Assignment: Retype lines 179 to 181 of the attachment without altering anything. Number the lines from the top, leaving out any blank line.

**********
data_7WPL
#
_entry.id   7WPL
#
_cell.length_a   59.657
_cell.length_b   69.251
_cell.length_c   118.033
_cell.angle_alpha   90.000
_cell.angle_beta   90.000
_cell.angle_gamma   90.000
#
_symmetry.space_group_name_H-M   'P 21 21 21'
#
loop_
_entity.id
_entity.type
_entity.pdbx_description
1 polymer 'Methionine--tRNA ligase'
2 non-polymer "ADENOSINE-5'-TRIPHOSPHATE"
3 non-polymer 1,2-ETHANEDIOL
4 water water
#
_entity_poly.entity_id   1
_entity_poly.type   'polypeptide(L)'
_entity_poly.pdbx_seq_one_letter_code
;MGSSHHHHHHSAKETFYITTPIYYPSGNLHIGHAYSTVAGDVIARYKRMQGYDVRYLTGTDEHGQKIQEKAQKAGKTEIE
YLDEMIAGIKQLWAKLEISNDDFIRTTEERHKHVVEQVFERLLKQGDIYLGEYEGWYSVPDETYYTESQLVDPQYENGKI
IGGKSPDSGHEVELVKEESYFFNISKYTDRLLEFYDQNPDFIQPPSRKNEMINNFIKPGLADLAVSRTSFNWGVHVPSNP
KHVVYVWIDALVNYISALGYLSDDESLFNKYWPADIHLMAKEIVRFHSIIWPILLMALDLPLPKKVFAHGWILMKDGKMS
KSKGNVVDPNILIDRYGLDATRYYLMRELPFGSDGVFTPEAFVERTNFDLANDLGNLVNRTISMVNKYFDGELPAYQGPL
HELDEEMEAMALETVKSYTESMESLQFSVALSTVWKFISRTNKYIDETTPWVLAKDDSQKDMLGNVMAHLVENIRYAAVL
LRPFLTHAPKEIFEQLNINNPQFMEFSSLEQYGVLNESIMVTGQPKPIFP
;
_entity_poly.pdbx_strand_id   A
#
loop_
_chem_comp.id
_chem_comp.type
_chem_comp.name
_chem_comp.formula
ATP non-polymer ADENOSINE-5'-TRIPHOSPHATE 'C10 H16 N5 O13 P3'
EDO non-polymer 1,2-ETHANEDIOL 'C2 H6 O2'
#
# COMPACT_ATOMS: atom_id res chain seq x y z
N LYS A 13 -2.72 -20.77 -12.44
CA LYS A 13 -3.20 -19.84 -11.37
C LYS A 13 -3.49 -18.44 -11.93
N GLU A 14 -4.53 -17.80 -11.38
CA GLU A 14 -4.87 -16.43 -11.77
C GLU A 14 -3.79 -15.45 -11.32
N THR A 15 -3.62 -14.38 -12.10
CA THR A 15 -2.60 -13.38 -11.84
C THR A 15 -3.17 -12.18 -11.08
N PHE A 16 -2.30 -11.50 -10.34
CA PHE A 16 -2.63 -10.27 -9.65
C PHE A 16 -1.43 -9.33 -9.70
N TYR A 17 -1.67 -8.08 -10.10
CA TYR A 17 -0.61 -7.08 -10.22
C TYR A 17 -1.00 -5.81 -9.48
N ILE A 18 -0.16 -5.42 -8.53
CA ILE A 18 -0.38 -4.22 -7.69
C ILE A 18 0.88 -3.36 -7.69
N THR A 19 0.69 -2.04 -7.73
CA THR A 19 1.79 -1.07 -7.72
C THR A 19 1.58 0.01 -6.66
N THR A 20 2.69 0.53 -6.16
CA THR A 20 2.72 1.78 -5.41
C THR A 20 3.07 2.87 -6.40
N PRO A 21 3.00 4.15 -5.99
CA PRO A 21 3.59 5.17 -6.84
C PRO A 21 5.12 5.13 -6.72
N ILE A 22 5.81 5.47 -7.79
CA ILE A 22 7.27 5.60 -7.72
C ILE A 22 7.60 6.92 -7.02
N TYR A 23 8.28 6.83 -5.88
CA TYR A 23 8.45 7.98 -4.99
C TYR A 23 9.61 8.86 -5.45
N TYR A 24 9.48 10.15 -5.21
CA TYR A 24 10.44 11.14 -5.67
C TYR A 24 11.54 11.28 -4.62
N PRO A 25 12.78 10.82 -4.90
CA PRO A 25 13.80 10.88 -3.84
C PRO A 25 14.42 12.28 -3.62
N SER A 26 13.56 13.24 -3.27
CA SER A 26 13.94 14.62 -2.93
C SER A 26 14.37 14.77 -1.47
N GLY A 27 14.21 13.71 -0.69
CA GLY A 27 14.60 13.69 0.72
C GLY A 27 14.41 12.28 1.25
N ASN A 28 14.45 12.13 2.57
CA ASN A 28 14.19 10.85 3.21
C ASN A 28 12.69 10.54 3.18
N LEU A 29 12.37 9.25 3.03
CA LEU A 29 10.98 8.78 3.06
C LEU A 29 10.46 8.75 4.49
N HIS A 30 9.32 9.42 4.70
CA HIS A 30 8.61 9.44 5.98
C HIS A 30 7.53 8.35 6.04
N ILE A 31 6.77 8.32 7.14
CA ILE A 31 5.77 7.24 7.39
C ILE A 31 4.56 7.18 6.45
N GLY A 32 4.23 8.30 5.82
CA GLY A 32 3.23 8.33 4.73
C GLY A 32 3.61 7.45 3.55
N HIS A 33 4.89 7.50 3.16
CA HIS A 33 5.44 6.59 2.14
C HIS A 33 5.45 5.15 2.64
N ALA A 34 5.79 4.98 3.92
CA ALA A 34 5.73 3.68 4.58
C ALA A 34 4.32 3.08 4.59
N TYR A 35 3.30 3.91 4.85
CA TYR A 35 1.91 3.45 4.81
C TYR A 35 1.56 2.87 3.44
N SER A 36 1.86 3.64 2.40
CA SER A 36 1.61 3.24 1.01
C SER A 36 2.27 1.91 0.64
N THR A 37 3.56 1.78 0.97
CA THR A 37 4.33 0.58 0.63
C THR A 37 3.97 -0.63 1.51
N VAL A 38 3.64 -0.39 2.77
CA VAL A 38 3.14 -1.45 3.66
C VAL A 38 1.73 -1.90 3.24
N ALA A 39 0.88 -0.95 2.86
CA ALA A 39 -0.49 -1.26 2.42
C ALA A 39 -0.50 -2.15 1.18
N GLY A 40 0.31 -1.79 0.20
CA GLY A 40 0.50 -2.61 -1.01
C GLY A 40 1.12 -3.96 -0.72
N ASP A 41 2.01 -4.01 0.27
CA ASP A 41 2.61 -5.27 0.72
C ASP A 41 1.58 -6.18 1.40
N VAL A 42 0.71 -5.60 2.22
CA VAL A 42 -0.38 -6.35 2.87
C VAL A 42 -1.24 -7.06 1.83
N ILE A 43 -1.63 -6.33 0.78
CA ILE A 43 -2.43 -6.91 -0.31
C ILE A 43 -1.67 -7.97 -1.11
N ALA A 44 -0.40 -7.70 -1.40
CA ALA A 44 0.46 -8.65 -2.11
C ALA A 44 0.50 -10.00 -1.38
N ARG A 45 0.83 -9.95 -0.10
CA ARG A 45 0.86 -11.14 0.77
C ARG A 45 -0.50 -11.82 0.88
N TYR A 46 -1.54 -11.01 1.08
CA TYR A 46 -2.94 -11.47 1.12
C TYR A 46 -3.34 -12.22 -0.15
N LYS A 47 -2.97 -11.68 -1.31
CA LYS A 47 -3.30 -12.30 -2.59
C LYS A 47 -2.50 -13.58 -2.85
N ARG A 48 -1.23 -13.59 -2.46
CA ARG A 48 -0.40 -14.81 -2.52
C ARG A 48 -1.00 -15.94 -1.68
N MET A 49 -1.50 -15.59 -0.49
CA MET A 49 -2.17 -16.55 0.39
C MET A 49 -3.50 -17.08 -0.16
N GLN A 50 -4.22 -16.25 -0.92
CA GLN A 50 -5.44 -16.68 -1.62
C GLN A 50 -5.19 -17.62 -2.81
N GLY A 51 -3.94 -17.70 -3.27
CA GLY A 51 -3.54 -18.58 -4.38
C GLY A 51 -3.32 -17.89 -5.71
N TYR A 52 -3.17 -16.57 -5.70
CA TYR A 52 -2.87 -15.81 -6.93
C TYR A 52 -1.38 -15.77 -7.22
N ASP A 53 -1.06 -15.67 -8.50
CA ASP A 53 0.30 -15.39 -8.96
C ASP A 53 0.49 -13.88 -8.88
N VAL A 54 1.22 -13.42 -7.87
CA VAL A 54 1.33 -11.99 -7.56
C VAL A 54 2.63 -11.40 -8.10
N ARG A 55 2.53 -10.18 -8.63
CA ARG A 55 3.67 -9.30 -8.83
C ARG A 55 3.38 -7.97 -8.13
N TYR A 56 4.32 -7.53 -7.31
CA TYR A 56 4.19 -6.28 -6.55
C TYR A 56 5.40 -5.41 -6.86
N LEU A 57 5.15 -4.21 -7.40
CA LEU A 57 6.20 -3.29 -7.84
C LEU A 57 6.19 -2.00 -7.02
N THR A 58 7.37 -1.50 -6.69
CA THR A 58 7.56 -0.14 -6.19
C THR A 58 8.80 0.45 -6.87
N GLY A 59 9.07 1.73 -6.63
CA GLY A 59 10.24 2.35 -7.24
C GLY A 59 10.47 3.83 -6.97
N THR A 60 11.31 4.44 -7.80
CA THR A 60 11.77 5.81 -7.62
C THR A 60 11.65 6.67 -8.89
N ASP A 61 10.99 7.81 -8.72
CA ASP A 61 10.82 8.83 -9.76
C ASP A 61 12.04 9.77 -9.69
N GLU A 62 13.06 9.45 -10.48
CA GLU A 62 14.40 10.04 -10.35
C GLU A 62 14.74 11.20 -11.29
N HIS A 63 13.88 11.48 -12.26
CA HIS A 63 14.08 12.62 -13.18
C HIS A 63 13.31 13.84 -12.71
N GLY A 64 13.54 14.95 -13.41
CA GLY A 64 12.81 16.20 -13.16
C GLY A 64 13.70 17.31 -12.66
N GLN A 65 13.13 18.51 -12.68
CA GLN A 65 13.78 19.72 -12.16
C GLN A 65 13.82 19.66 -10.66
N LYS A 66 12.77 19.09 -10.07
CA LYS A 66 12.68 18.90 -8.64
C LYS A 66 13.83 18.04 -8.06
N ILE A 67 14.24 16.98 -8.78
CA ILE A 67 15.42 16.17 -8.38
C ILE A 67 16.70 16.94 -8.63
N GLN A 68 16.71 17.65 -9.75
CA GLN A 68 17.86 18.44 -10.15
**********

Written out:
C LEU A 57 6.19 -2.00 -7.02
N THR A 58 7.37 -1.50 -6.69
CA THR A 58 7.56 -0.14 -6.19